Citigroup Acquires EMI, the Fourth-Biggest Label Group in the Music Industry

Purchase significantly reduces debts for the home of the Beatles, Pink Floyd and Katy Perry

February 1, 2011 6:25 PM ET
 Katy Perry performs onstage at the 2010 American Music Awards on November 21, 2010 in Los Angeles, California.
Katy Perry performs onstage at the 2010 American Music Awards on November 21, 2010 in Los Angeles, California.
Christopher Polk/AMA2010/Getty

The financial service conglomerate Citigroup has acquired Maltby Investments Limited, the holding company that controls the EMI Group, the fourth-largest family of record labels in the music industry. EMI is the current home of hit makers such as Katy Perry and the Gorillaz, and the company controls the back catalogs of artists such as the Beatles, Pink Floyd and Radiohead.

As a result of the acquisition, EMI's considerable debts have been reduced by 65 percent to £1.2 billion (around $2 billion), and the bank giant will recapitalize the company with £300 million (around $484 million).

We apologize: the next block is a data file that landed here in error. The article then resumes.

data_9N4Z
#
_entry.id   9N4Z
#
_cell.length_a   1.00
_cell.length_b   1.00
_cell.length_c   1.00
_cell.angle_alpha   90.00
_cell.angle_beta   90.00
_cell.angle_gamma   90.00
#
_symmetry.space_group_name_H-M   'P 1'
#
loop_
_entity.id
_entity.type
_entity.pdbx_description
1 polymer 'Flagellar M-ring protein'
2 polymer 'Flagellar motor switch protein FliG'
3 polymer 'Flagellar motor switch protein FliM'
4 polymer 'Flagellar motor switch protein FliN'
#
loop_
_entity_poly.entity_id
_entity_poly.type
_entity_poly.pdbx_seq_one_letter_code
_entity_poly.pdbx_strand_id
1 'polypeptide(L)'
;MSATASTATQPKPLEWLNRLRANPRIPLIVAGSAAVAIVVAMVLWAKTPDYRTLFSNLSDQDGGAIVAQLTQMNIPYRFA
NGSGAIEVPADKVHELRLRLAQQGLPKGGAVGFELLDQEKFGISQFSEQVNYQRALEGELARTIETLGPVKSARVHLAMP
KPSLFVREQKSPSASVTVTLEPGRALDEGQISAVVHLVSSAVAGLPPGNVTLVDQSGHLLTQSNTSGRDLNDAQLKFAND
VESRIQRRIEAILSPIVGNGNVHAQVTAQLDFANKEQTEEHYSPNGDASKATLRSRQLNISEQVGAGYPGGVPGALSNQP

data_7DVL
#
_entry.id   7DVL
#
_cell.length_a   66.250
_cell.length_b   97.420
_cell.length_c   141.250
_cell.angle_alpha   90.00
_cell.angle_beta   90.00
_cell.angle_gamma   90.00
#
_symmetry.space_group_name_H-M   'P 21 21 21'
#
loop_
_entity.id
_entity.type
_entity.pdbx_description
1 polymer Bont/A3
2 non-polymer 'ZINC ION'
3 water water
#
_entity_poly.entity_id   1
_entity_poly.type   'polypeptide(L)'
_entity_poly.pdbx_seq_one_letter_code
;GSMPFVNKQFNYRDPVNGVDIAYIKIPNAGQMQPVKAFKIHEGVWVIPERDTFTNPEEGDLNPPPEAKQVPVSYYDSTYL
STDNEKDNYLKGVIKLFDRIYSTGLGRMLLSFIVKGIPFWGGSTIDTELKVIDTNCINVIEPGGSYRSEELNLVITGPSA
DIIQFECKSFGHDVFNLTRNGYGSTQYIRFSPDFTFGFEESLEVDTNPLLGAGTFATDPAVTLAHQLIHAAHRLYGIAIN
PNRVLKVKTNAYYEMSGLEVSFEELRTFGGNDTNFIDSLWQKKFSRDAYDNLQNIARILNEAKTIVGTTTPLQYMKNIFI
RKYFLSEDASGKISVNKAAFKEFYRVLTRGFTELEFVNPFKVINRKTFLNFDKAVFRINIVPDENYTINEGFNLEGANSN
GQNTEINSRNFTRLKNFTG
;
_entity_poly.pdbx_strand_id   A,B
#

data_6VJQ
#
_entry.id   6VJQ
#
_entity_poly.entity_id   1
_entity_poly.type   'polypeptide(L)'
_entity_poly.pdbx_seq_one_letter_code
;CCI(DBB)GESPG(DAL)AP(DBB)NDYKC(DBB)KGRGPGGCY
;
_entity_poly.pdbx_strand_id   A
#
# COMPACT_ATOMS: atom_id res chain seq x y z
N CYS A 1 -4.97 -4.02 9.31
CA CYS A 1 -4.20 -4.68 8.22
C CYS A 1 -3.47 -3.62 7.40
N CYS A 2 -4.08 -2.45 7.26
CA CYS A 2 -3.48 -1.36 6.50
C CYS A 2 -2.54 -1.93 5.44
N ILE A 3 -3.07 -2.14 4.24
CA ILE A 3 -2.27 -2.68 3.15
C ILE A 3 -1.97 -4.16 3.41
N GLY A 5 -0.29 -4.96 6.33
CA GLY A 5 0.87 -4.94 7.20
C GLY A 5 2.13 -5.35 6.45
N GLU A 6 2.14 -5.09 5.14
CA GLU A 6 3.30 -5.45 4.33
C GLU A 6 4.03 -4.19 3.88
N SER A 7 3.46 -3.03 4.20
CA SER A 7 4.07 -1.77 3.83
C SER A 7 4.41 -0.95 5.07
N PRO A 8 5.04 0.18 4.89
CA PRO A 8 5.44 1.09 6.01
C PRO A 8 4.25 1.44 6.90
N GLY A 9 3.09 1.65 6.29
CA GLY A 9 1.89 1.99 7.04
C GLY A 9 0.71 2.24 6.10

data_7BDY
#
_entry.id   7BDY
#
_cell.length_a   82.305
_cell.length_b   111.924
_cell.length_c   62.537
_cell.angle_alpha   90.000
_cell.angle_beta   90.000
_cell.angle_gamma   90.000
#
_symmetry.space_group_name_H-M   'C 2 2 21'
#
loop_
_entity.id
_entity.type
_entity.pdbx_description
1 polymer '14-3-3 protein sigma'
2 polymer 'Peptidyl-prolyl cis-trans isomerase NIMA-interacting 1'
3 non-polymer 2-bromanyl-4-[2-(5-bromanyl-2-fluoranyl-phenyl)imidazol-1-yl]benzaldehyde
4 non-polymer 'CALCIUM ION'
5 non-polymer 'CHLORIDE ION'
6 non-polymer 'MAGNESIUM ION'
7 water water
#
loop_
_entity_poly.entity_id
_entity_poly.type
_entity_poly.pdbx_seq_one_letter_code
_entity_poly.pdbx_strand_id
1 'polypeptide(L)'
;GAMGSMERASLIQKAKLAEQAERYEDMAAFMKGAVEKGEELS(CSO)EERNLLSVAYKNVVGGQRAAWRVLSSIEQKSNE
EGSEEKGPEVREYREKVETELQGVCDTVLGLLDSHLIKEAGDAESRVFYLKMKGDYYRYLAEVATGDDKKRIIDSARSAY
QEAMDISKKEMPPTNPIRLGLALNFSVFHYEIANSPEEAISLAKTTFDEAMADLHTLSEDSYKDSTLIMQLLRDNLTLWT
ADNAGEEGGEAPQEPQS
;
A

Photos: Random Notes

EMI's new ownership will not change the company's management, with Roger Faxon remaining in place as CEO. The group's stable of labels, which include Capitol, Virgin and Blue Note, will also remain the same.

Citigroup Takes Over EMI [Billboard]

To read the new issue of Rolling Stone online, plus the entire RS archive: Click Here

Music Main Next

blog comments powered by Disqus
Daily Newsletter

Get the latest RS news in your inbox.

Sign up to receive the Rolling Stone newsletter and special offers from RS and its
marketing partners.


We may use your e-mail address to send you the newsletter and offers that may interest you, on behalf of Rolling Stone and its partners. For more information please read our Privacy Policy.

Song Stories

“Santa Monica”

Everclear | 1996

After his brother and girlfriend both died of drug overdoses, Art Alexakis -- depressed and hooked on drugs himself -- jumped off the Santa Monica Pier in California, determined to die. "It was really stupid," said the Everclear frontman, who would further explore his personal emotional journey in the song "Father of Mine." "I went under the water. Then I said, 'I don't wanna die.'" The song, declaring "Let's swim out past the breakers/and watch the world die," was intended as a manifesto for change, Alexakis said. "Let the world do what it's gonna do and just live on our own."

More Song Stories entries »